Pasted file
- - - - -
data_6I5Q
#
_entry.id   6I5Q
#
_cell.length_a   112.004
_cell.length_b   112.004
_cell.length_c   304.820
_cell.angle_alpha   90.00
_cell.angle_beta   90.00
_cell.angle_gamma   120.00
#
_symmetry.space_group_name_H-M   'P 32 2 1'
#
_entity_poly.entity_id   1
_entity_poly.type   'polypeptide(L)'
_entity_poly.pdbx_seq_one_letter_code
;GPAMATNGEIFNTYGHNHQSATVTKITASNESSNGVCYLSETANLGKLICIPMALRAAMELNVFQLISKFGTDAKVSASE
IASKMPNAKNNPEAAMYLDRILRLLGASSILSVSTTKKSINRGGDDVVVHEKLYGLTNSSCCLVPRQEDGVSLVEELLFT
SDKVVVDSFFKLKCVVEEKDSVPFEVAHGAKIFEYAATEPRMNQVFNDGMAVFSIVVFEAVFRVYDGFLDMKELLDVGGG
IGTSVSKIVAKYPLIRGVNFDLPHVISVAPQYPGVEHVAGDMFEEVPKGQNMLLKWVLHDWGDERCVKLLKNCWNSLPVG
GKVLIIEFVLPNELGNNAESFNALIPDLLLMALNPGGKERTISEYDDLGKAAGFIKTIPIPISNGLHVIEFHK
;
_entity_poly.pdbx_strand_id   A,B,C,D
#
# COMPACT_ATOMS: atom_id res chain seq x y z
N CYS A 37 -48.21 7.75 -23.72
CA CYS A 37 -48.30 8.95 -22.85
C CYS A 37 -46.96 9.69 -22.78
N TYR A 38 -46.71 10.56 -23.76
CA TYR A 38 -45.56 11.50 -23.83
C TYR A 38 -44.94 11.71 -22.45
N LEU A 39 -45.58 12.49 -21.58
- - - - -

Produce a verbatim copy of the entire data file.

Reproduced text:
data_6I5Q
#
_entry.id   6I5Q
#
_cell.length_a   112.004
_cell.length_b   112.004
_cell.length_c   304.820
_cell.angle_alpha   90.00
_cell.angle_beta   90.00
_cell.angle_gamma   120.00
#
_symmetry.space_group_name_H-M   'P 32 2 1'
#
_entity_poly.entity_id   1
_entity_poly.type   'polypeptide(L)'
_entity_poly.pdbx_seq_one_letter_code
;GPAMATNGEIFNTYGHNHQSATVTKITASNESSNGVCYLSETANLGKLICIPMALRAAMELNVFQLISKFGTDAKVSASE
IASKMPNAKNNPEAAMYLDRILRLLGASSILSVSTTKKSINRGGDDVVVHEKLYGLTNSSCCLVPRQEDGVSLVEELLFT
SDKVVVDSFFKLKCVVEEKDSVPFEVAHGAKIFEYAATEPRMNQVFNDGMAVFSIVVFEAVFRVYDGFLDMKELLDVGGG
IGTSVSKIVAKYPLIRGVNFDLPHVISVAPQYPGVEHVAGDMFEEVPKGQNMLLKWVLHDWGDERCVKLLKNCWNSLPVG
GKVLIIEFVLPNELGNNAESFNALIPDLLLMALNPGGKERTISEYDDLGKAAGFIKTIPIPISNGLHVIEFHK
;
_entity_poly.pdbx_strand_id   A,B,C,D
#
# COMPACT_ATOMS: atom_id res chain seq x y z
N CYS A 37 -48.21 7.75 -23.72
CA CYS A 37 -48.30 8.95 -22.85
C CYS A 37 -46.96 9.69 -22.78
N TYR A 38 -46.71 10.56 -23.76
CA TYR A 38 -45.56 11.50 -23.83
C TYR A 38 -44.94 11.71 -22.45
N LEU A 39 -45.58 12.49 -21.58